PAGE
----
This is a wonderful image and is a highlight for anyone that is able to rise as the sun nears the horizon int he morning.

While Jupiter is by far the largest planet in the Solar System it is surprising that this image show’s it so pronounced against that of Mars. Venus on the other hand came to be known to me as the morning star growing up in Australia as it always seemed to hang there throughout the year (or at least that’s what I remember as a child.

Lets see what the experts had to say in the original post outlined below.

Planet Earth’s horizon stretches across this recent Solar System group portrait, seen from the southern hemisphere’s Las Campanas Observatory.

Taken before dawn it traces the ecliptic with a line-up familiar to November’s early morning risers. Toward the east are bright planets Venus, Mars, and Jupiter as well as Regulus, alpha star of the constellation Leo. Of course the planets are immersed in the faint glow of zodiacal light, visible from the dark site rising at an angle from the horizon.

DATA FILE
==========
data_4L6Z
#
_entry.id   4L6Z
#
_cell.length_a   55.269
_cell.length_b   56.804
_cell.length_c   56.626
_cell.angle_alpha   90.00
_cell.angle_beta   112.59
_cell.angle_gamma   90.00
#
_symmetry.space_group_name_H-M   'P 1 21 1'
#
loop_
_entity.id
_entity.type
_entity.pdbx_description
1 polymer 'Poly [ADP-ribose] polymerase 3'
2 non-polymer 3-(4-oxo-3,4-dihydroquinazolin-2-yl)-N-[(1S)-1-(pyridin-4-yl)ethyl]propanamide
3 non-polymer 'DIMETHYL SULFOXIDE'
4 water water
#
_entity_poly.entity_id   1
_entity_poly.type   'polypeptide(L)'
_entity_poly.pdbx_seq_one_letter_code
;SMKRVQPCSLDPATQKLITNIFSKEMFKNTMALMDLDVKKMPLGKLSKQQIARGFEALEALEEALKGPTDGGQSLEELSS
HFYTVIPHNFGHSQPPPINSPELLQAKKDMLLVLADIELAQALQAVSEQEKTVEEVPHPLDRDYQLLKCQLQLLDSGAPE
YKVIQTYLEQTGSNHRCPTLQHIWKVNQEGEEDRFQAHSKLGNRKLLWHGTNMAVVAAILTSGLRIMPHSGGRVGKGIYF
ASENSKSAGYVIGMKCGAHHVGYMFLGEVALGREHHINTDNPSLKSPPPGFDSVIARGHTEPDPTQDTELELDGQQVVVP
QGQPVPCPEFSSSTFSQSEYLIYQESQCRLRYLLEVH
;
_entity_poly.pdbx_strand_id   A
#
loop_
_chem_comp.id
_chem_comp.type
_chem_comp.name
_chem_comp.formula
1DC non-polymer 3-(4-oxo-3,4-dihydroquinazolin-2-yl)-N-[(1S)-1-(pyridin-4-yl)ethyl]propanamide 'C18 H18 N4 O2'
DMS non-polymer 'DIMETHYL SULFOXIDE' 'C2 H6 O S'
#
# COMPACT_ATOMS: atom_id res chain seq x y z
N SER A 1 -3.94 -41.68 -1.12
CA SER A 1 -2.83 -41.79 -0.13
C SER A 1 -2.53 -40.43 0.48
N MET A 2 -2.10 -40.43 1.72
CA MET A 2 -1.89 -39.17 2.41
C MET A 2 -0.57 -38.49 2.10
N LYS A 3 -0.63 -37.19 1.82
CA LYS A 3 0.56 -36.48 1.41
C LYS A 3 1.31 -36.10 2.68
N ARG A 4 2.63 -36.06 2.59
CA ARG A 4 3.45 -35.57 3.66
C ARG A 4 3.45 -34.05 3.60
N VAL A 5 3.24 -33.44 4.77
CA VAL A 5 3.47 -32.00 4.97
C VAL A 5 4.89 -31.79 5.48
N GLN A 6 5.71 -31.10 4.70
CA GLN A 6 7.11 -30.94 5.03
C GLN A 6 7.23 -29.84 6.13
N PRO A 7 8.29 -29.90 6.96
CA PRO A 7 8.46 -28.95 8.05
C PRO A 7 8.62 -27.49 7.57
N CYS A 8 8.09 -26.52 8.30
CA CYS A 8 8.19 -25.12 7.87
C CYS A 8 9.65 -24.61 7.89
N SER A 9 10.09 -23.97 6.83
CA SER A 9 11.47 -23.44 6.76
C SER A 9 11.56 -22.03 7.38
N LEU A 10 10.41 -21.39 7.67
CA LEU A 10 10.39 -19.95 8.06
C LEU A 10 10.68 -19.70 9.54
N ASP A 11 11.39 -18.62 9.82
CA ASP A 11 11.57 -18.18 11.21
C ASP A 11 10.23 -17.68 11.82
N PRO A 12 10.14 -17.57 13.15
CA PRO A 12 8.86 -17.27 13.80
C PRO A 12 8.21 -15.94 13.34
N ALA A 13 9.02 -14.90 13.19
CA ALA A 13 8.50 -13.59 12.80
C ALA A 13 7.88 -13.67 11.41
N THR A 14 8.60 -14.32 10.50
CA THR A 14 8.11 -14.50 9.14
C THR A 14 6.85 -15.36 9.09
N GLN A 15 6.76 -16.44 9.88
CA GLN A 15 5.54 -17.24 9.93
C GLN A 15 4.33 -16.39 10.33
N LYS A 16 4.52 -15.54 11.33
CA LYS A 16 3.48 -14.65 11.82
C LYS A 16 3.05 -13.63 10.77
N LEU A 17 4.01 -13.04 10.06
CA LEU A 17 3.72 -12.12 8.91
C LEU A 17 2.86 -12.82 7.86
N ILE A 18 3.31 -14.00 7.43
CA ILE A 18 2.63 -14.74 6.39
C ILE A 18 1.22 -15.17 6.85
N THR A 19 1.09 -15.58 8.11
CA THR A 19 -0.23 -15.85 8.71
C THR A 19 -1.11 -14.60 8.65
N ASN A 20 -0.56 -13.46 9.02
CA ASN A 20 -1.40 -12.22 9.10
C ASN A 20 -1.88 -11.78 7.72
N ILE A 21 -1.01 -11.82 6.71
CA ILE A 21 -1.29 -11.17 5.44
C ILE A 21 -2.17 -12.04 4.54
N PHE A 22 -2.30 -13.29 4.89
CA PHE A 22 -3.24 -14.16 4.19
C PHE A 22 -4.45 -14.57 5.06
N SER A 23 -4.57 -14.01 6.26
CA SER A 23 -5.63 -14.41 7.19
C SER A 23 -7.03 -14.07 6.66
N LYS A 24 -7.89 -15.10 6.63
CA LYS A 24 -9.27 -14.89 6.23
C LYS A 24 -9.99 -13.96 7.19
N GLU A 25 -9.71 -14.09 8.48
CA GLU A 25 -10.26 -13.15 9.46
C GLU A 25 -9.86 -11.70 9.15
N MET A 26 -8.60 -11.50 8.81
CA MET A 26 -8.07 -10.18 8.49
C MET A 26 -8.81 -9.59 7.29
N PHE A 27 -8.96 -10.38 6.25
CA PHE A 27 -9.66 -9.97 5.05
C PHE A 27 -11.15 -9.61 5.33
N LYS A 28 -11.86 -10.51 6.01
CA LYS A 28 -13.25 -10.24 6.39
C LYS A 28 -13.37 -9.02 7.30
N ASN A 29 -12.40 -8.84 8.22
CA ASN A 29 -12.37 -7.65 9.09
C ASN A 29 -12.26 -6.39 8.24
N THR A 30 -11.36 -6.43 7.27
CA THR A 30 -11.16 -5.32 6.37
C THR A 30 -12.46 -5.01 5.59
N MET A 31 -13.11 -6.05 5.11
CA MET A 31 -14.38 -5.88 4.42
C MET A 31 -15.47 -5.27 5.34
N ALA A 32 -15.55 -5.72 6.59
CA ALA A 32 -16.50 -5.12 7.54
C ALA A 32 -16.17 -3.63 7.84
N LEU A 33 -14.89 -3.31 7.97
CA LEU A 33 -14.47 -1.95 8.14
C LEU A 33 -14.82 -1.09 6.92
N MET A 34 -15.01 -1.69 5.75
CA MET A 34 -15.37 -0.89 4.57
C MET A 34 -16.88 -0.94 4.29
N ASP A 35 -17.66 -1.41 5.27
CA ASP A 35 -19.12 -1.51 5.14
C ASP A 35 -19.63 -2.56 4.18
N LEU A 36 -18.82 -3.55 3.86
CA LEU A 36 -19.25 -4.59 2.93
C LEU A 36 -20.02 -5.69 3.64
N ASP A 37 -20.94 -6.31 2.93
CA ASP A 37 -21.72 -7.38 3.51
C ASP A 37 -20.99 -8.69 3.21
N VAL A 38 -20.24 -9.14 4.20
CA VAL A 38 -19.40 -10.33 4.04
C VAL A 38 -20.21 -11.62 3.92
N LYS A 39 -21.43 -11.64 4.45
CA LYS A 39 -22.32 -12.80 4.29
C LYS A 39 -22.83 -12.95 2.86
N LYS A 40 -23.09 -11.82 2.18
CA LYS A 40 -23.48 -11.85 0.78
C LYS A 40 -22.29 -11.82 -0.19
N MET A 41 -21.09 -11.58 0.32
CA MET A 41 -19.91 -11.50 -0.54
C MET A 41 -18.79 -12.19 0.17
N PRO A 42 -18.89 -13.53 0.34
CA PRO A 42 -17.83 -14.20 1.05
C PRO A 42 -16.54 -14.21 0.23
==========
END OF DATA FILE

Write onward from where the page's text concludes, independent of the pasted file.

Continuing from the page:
Sometimes known as the false dawn, it’s no accident the zodiacal light and planets both lie along the ecliptic. Formed in the flattened protoplanetary disk, the Solar System’s planet’s all orbit near the ecliptic plane, while dust near the plane scatters sunlight, the source of the faint zodiacal glow.

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